From the Author

Len Hutton's touring side to Australia fifty years ago was unique. In the first instance, it was one of an elite half-dozen of 23 England sides to have won a Test series Down Under in the twentieth century. One of those six teams triumphed 5-1 simply because its Australian opposition was decimated by mass desertions to the Packer Camp in the dark days of the 1977 schism. In 1932/33 Douglas Jardine's team pummelled its way to a 4-1 victory over Woodfull's eleven - but used suspect 'Bodyline' tactics. Hutton's Yorkshire acolyte, Ray Illingworth, managed to imitate his master's example by winning in 1970/71 - but not by the same 3-1 margin as Hutton's men. Chapman's 1928/29 combination, alone, was of the same stature as the 54/55 side. And what a side Chapman's was, containing, as it did, Hobbs, Sutcliffe, Hammond, Hendren, Chapman, Larwood, Tate and White!

Let us compare and equate such talent with that of Hutton's side: the Skipper himself, the irrepressible Denis Compton and the gutsy Bill Edrich - all admittedly past their best; the two batting prodigies, Peter May and Colin Cowdrey: and the variegated attack of the metronomic Statham, and the guileful Wardle and Appleyard. There is not much to choose between the two teams. Then there was Frank Tyson. In terms of raw pace, few bowlers in history could match Frank Tyson. Tyson destroyed Australia as England retained the Ashes in 1954-55.

After starting off with 1 for 160 in defeat at Brisbane, he shortened his run and took 10 wickets at Sydney and nine more at Melbourne, when he took 7 for 27 in the second innings and scared the Aussies to death. There can have been few faster spells in history than Tyson's in that innings. It was this spell of bowling which saw him gain the nickname "Typhoon".

Tyson recorded the great qualities - human and sporting - embodied in the eighteen people who shared those halcyon months in Australia so long ago. The result is In The Eye Of The Typhoon, an insider's account of that perfect tour. The passage of 50 years gave Tyson the opportunity to reflect on the individual cricketing abilities and human qualities of those men who played alongside him in 54/55, to compare them with others who have passed across the international stage since, and assess how they might have responded to the game's changing background. How might they have developed? What heights might they have reached? Certainly the fielding skills of the fifties bear no comparison to the modern player's mastery of this department of the game. Today's cricketers are much fitter, much bigger, much stronger, eat and drink more sensibly, prepare game plans much more methodically, use more psychology, travel less stressfully, are better coached and are generally much better prepared than their counterparts of half a century ago.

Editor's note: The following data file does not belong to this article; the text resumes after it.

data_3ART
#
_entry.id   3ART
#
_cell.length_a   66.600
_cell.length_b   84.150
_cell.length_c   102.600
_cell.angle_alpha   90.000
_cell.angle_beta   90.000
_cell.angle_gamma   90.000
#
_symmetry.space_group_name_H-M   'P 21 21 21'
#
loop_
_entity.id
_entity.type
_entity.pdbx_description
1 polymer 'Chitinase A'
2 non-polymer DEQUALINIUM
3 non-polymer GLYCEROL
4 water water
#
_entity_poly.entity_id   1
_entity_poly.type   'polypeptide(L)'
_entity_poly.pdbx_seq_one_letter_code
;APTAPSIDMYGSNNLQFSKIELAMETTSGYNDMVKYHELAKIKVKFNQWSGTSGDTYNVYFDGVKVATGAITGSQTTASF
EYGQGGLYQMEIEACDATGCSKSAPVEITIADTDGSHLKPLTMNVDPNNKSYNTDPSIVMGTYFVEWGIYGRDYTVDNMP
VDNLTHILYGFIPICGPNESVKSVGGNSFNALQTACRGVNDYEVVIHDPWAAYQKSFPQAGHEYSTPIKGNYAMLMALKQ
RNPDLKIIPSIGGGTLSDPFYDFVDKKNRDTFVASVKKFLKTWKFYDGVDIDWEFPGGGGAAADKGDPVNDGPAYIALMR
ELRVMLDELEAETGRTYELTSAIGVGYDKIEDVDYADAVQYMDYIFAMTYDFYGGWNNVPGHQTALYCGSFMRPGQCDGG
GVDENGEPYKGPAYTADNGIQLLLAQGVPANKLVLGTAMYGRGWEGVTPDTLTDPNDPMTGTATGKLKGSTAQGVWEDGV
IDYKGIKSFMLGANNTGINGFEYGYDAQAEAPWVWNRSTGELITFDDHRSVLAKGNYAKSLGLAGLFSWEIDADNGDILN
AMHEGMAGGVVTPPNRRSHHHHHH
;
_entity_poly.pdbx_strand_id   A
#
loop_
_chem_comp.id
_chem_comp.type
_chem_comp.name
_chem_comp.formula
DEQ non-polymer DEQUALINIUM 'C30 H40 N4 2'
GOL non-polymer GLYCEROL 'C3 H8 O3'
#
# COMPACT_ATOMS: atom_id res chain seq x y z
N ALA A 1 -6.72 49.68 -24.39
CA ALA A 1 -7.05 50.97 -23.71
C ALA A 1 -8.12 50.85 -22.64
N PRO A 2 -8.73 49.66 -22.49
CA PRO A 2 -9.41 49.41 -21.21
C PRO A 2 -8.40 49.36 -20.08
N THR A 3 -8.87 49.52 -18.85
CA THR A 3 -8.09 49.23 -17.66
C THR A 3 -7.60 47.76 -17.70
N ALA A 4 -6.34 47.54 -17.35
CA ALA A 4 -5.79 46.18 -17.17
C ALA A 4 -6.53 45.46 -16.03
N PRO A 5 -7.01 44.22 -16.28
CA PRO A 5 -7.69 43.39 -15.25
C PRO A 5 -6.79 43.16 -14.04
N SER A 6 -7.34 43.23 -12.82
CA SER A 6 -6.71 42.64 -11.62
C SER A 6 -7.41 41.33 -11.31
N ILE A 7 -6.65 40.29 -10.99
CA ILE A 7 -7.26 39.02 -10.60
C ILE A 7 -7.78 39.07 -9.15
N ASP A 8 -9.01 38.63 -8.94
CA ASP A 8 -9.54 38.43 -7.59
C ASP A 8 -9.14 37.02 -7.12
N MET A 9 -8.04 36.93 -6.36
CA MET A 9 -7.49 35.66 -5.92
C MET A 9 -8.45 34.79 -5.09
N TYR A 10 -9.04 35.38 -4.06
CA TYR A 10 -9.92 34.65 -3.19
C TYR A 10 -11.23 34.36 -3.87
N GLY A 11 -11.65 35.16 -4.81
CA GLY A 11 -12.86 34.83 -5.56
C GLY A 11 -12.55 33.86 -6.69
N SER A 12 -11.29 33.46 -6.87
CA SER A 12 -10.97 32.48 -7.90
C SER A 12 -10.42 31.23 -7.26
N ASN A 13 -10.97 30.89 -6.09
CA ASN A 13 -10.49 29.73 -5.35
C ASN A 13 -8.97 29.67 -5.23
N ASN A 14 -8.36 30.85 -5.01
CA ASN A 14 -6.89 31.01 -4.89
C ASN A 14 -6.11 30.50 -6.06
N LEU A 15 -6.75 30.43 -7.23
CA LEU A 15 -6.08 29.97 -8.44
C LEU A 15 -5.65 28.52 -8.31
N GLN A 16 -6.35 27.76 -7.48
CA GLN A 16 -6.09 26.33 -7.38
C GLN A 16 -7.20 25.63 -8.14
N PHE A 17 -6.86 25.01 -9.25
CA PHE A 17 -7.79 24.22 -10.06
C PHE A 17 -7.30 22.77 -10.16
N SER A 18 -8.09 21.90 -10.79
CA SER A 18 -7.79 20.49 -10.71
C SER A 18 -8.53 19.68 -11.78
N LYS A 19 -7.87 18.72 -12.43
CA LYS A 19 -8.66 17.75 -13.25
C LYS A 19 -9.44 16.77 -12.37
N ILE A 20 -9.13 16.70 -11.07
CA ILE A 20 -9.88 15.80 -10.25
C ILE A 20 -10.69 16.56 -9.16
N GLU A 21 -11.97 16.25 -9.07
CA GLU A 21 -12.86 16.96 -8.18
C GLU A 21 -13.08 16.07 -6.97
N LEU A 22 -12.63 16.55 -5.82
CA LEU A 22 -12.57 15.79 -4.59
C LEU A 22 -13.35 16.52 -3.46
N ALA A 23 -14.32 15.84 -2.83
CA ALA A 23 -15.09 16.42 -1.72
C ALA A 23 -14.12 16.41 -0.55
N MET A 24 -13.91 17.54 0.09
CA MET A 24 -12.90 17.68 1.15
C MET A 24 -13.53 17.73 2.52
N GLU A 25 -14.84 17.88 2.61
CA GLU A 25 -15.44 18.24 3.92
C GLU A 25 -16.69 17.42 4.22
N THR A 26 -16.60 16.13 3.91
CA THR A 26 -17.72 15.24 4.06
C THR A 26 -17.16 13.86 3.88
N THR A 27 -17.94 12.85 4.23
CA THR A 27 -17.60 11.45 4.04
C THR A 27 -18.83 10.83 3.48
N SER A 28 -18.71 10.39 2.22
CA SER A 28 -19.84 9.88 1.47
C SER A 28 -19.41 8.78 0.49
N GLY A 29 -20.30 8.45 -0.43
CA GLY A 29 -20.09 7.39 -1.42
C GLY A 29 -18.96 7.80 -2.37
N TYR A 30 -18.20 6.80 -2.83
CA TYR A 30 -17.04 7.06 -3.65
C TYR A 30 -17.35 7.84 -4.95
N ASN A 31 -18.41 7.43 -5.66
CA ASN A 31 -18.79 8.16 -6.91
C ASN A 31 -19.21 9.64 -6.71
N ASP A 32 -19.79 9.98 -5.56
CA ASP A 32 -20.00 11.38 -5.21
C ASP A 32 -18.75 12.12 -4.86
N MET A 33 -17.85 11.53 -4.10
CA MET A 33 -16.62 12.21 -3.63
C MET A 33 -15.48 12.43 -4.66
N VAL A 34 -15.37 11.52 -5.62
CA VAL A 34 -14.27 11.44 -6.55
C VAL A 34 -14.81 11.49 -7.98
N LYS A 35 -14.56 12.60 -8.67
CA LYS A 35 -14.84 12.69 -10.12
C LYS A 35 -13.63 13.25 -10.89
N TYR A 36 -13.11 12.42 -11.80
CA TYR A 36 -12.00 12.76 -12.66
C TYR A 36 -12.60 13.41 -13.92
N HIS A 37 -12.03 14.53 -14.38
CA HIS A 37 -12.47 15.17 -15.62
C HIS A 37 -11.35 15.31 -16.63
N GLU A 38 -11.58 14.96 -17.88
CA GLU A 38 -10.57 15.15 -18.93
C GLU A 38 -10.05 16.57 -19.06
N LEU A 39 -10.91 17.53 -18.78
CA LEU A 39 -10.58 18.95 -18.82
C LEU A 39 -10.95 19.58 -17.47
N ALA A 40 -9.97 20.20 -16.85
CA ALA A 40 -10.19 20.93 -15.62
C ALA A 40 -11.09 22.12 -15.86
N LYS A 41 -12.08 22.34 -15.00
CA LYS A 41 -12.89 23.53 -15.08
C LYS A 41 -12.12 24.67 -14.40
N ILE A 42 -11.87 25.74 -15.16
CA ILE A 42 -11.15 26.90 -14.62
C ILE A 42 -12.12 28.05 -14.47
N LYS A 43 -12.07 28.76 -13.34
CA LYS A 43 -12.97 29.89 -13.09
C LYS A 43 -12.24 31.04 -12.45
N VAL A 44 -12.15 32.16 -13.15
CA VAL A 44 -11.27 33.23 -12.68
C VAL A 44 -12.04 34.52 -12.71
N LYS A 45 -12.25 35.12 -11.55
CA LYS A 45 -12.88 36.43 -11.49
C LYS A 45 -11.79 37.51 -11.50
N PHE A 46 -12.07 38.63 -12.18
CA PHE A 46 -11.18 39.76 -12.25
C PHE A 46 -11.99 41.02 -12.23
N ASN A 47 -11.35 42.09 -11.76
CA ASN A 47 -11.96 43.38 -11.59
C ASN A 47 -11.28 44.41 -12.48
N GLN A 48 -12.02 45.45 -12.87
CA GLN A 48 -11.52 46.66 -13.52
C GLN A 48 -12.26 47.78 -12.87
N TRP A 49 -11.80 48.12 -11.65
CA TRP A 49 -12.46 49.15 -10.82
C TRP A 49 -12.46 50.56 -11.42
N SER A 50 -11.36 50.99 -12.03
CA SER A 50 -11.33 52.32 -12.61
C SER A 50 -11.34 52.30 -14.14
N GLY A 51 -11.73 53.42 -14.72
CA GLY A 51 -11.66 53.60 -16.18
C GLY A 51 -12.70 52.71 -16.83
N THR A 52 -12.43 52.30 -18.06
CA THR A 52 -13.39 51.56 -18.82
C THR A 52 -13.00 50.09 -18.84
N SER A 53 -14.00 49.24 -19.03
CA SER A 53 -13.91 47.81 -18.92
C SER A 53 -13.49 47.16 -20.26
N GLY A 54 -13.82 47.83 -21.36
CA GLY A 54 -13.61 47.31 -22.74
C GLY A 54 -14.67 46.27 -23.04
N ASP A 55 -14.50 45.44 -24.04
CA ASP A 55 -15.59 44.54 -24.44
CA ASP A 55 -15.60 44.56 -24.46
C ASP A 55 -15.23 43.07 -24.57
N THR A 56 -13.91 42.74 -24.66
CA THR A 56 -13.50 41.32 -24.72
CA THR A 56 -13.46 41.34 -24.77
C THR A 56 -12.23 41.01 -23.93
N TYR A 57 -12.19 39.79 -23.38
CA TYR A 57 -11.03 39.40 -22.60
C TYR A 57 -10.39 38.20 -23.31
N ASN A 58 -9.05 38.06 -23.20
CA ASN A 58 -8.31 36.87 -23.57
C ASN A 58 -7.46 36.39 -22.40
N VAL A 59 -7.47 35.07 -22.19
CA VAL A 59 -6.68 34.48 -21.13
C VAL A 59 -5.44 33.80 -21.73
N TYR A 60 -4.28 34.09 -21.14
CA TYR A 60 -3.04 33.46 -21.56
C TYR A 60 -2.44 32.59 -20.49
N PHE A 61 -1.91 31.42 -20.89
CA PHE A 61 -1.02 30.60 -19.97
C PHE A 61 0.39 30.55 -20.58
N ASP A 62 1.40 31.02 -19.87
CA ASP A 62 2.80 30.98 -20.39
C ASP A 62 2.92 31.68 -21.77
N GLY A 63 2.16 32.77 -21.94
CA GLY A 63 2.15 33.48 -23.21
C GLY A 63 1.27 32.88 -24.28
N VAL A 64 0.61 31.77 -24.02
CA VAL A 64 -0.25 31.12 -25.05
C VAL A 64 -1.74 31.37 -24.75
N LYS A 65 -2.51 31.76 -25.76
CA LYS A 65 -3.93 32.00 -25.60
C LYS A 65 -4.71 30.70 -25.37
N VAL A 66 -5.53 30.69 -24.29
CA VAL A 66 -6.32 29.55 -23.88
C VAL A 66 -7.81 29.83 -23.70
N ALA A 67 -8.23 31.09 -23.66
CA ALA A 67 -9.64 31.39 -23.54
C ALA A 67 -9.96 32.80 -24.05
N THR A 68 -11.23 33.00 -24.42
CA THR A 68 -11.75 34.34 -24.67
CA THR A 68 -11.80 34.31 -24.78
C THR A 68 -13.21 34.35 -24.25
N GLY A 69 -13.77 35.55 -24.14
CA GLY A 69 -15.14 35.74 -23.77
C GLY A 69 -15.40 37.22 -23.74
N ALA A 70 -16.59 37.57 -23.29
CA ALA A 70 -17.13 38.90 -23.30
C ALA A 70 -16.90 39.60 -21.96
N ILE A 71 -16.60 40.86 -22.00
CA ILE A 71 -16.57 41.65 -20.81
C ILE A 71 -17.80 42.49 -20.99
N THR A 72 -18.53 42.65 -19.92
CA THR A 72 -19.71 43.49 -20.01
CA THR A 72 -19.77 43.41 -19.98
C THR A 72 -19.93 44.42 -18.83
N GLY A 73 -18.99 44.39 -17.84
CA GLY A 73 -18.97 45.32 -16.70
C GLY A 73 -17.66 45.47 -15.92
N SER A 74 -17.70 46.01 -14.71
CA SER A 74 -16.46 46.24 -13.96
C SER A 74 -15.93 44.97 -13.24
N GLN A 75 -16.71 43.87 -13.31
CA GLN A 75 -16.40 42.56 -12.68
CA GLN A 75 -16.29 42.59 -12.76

In this respect it is worth remembering that when this team embarked on the 'Orsova' on September 15th 1954, many commodities in England - food, fuel, clothes - were still rationed ten years after the end of the war! The first lunch they ate on board was the most food some had seen in their lives! The support team of the M.C.C. team was a manager and baggage man. Harold Dalton was the first qualified masseur appointed to tour with the side, who normally relied on locally recruited supernumeraries. Coaching was done by the senior professionals in the side. There were no bowling, batting, fielding coaches, media and operations managers, warm-ups and warm-downs. Fitness was in the hands of the physiotherapist who was often just a 'slap and tickle merchant'- fortunately not in their case. Flying replacements out for injured players was an expensive rarity. Touring teams economised and were expected to return a profit to headquarters. Gate money was expected to fund the tour - there was no television or sponsorship income. Nor did teams always stay at the best hotels - their cost was a factor to be considered. Geoffrey Howard, the tour manager, was not even provided with a touring account to pay expenses. He had to open a personal bank overdraft to pay the early touring costs.

As Tyson says: "I often wonder how much better players of my time would have been if they had known as much and had the same benefits as today's cricketers?" We should be happy that they played with and against giants. Could they have aspired to higher ambitions? God might have drawn the line there!!